If the material was a knife, a high Rockwell hardness would result in a knife that is less likely to get a chip or nick in it when cutting a hard material. However, if the Rockwell hardness is too high, the material is brittle and can shatter or break. How high you make the Rockwell hardness will also be determined by the type of metal you use. The lower quality metal you use, the lower the maximum Rockwell hardness you can use without the material becoming too brittle.

Now when it comes to scissors, it's even more complicated. You have two blades rubbing across each other. So if you have two very hard objects rubbing across each other, hundreds of times a day, and both objects are extremely hard, they dull each other very quickly. It's like a diamond rubbing across a diamond. Both are very hard and strong but they are now rubbing against each other. Also, if the blades are too hard, they don't "flex" across each other which is very important when you have convex blades with a concave or hollow grind inside. This "flexing" of the blades across each other is what makes convex scissors cut accurately and cut from the inside out.

Question: What is the difference between convex vs. serrated?



Convex - cuts cleanly through the hair with two smooth blades coming across each other.


Serrated - holds the hair like a comb& when it cuts through the hair it can damage the cuticles.

Important Fact: Many scissor manufacturers are now making scissors with a convex edge. But, it isn't just about putting a convex edge on the scissor. The quality of the convex edge plays a big part in the way a scissor performs and feels as it cuts through the hair.

The Hikari precision convex edge combines a hand-buffed outer blade with a hollow ground concave inner blade. Both blades are polished by hand to razor sharpness. This edge has no serrations or conventional outer edge bevel or grind. Hikari's convex edge has a lower angle than other scissors. This lower angle along with the consistency of the angle from tip to pivot make Hikari scissors the most accurate in the world.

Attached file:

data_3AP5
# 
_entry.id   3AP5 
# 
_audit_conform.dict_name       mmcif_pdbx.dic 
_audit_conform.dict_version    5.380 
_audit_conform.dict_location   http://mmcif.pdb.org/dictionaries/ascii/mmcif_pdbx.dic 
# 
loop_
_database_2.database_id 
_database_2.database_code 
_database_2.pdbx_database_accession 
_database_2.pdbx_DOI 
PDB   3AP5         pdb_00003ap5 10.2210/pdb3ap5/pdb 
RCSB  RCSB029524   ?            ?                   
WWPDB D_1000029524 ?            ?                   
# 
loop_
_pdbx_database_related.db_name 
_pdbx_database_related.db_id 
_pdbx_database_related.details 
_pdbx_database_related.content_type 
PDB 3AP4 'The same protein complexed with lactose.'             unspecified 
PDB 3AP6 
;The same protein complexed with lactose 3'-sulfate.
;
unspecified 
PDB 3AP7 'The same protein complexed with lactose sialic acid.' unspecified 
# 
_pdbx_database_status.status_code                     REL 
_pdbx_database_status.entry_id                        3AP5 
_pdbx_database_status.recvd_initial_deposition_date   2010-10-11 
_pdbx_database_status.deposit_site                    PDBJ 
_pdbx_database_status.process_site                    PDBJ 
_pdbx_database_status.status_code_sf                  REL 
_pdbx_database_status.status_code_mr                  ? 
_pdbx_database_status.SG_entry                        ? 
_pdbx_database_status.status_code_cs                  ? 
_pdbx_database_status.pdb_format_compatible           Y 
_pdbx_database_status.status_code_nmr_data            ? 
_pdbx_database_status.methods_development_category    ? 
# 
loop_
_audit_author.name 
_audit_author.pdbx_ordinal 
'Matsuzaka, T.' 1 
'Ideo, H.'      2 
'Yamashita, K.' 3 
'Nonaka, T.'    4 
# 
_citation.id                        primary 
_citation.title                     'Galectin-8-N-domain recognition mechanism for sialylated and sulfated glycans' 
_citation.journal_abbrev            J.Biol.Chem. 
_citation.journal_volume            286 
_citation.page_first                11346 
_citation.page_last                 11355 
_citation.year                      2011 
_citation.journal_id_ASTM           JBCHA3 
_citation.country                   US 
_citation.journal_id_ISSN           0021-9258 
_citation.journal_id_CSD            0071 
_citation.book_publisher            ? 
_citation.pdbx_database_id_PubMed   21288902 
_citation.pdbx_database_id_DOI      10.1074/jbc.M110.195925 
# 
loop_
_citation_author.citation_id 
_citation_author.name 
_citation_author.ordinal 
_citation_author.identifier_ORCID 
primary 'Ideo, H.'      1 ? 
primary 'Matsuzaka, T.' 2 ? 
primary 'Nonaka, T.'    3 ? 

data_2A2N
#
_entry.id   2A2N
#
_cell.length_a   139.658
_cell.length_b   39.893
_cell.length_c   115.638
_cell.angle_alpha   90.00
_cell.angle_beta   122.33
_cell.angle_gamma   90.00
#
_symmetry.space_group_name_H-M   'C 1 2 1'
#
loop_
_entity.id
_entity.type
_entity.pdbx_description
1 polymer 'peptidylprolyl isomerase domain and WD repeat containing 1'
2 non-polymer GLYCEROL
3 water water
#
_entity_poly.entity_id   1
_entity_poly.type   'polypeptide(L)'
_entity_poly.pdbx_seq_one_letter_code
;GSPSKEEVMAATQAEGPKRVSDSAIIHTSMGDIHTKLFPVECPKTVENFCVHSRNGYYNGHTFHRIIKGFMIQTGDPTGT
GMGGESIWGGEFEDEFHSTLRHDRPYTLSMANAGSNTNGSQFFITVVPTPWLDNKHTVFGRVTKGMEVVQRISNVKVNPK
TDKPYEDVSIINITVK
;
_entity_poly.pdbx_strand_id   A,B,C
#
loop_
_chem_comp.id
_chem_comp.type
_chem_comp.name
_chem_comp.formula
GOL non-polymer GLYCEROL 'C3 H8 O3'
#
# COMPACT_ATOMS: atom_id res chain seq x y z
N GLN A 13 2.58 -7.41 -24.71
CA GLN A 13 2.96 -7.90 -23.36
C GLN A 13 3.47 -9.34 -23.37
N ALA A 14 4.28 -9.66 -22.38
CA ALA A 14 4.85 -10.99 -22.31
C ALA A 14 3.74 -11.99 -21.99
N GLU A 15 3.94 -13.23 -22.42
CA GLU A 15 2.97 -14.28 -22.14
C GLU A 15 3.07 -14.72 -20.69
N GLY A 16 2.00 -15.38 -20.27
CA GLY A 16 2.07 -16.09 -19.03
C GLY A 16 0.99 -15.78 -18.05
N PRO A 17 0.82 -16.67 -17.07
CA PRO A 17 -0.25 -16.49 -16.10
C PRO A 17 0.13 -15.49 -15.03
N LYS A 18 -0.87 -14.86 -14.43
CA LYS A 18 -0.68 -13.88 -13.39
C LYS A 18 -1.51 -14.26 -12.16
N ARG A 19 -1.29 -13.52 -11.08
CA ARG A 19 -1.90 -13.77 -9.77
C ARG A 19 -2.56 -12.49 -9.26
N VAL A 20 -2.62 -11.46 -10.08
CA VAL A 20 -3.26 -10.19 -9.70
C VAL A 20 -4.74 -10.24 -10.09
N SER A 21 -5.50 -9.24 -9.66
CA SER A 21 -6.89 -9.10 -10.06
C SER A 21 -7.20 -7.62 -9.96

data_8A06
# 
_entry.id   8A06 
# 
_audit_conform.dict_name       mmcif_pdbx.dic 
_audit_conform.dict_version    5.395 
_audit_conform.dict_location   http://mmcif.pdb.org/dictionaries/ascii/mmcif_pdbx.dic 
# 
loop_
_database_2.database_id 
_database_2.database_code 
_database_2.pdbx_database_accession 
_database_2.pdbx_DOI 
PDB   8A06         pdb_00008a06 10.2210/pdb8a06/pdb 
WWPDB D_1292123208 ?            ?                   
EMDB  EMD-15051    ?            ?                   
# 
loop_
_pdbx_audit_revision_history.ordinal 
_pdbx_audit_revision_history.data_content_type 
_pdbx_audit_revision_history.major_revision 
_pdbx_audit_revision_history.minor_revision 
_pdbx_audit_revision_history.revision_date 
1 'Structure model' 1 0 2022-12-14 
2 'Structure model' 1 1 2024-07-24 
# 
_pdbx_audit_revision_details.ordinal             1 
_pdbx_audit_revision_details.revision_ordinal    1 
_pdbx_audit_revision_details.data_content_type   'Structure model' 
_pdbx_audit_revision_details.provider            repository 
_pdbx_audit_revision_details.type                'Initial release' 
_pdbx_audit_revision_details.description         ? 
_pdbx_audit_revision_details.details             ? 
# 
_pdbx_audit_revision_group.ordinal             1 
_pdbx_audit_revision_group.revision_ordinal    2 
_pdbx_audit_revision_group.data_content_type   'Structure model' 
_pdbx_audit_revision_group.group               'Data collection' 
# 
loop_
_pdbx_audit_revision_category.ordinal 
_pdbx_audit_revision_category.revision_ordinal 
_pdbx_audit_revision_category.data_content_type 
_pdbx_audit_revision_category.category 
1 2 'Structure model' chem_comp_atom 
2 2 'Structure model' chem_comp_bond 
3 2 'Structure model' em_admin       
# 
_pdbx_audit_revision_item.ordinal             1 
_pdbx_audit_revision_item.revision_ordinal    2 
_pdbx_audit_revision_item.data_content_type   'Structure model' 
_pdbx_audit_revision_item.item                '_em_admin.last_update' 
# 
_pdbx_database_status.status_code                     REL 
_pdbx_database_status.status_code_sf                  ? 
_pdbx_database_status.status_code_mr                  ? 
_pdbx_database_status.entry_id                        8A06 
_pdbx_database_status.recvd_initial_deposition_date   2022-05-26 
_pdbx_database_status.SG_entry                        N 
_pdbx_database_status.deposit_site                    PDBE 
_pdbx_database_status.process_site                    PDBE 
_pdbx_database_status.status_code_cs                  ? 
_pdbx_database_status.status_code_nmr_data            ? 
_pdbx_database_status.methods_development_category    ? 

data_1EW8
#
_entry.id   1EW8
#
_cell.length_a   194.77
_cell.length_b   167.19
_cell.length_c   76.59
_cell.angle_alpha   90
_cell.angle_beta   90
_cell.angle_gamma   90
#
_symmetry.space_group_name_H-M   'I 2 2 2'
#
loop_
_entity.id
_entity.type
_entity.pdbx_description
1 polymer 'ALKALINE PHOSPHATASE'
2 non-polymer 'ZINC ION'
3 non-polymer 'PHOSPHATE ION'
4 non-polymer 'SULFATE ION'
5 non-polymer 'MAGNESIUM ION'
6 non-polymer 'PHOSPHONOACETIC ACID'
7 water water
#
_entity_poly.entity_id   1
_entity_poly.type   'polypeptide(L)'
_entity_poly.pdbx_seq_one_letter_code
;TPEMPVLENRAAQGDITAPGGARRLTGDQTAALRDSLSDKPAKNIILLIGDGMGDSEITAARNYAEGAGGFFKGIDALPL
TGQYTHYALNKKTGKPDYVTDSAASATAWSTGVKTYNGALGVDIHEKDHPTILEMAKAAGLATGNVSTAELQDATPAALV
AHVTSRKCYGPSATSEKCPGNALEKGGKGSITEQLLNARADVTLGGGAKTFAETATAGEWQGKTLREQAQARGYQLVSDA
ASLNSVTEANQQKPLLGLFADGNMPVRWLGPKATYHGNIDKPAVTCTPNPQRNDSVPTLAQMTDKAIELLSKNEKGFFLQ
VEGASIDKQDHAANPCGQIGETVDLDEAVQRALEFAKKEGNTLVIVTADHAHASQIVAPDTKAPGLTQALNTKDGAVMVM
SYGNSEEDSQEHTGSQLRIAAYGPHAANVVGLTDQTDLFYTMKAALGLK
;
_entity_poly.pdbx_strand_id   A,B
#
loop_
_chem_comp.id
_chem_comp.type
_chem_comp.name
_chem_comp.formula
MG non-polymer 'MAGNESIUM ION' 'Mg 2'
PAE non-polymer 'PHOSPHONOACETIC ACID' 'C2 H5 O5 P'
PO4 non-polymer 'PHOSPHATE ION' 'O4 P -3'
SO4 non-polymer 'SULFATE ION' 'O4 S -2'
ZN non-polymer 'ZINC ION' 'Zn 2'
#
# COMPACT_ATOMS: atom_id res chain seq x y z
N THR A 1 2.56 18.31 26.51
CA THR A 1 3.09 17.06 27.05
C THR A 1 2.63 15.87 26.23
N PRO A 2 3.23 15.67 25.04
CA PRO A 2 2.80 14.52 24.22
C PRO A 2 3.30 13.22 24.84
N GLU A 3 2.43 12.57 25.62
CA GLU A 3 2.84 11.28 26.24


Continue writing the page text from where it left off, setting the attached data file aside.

There is so much that goes into how a scissor performs. However, the most important ingredient is the craftsmanship. Everything must work together. The convex edge, the concave inside, the pivot, the set or balance, how the scissor is designed and yes, the materials and hardness do play a role as well. But it's probably the least important of all the aspects.

Reality Check!!!

Question: So if the specs don't determine a good scissor, how do you know what to buy?

Answer: The same way you would buy any expensive item like a car. You would go by past performance, reviews, reputation, test drive it, etc.


Would you buy a no name car based on specs? Wow, the specs of the car are great, but the car runs horrible, I don't get it. It's no different with scissors. Ask other experienced stylists what they use and their opinions and go by reputation and try the scissor yourself.  Real world performance is what really matters. If the specs are really good, but everybody hates the product, what does it matter?  The real proof can be found in the long term performance of the product and the reputation it has earned.

For more than 50 years, Hikari has distinguished itself by consistently producing scissors of extraordinary comfort, precision, performance, and longevity. In response to numerous inquiries from loyal customers around the world, we are honored to share this information with you.